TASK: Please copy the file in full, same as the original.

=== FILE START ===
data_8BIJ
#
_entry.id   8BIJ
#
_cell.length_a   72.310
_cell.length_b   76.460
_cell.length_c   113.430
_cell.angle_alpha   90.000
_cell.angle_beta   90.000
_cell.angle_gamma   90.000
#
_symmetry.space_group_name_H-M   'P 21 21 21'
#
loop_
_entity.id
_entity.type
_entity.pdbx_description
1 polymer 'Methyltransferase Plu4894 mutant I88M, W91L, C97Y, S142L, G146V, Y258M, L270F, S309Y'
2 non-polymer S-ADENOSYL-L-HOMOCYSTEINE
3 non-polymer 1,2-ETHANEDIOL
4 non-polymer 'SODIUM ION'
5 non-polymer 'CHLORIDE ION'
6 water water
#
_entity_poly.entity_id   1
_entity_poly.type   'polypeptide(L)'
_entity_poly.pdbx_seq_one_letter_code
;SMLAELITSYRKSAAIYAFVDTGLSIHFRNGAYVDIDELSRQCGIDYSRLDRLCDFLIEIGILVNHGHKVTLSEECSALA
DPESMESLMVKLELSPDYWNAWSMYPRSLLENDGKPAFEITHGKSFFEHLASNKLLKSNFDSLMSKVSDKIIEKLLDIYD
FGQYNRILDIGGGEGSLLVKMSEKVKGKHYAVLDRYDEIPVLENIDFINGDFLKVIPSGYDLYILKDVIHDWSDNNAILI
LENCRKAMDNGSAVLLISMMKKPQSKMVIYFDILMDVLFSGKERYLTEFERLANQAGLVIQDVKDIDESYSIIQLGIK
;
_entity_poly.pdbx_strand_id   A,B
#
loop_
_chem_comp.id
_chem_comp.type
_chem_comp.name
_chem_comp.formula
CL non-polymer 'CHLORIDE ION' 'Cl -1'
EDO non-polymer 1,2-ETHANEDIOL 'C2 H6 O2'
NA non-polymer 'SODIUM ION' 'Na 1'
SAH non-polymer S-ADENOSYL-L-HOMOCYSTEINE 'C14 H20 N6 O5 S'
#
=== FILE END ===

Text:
data_8BIJ
#
_entry.id   8BIJ
#
_cell.length_a   72.310
_cell.length_b   76.460
_cell.length_c   113.430
_cell.angle_alpha   90.000
_cell.angle_beta   90.000
_cell.angle_gamma   90.000
#
_symmetry.space_group_name_H-M   'P 21 21 21'
#
loop_
_entity.id
_entity.type
_entity.pdbx_description
1 polymer 'Methyltransferase Plu4894 mutant I88M, W91L, C97Y, S142L, G146V, Y258M, L270F, S309Y'
2 non-polymer S-ADENOSYL-L-HOMOCYSTEINE
3 non-polymer 1,2-ETHANEDIOL
4 non-polymer 'SODIUM ION'
5 non-polymer 'CHLORIDE ION'
6 water water
#
_entity_poly.entity_id   1
_entity_poly.type   'polypeptide(L)'
_entity_poly.pdbx_seq_one_letter_code
;SMLAELITSYRKSAAIYAFVDTGLSIHFRNGAYVDIDELSRQCGIDYSRLDRLCDFLIEIGILVNHGHKVTLSEECSALA
DPESMESLMVKLELSPDYWNAWSMYPRSLLENDGKPAFEITHGKSFFEHLASNKLLKSNFDSLMSKVSDKIIEKLLDIYD
FGQYNRILDIGGGEGSLLVKMSEKVKGKHYAVLDRYDEIPVLENIDFINGDFLKVIPSGYDLYILKDVIHDWSDNNAILI
LENCRKAMDNGSAVLLISMMKKPQSKMVIYFDILMDVLFSGKERYLTEFERLANQAGLVIQDVKDIDESYSIIQLGIK
;
_entity_poly.pdbx_strand_id   A,B
#
loop_
_chem_comp.id
_chem_comp.type
_chem_comp.name
_chem_comp.formula
CL non-polymer 'CHLORIDE ION' 'Cl -1'
EDO non-polymer 1,2-ETHANEDIOL 'C2 H6 O2'
NA non-polymer 'SODIUM ION' 'Na 1'
SAH non-polymer S-ADENOSYL-L-HOMOCYSTEINE 'C14 H20 N6 O5 S'
#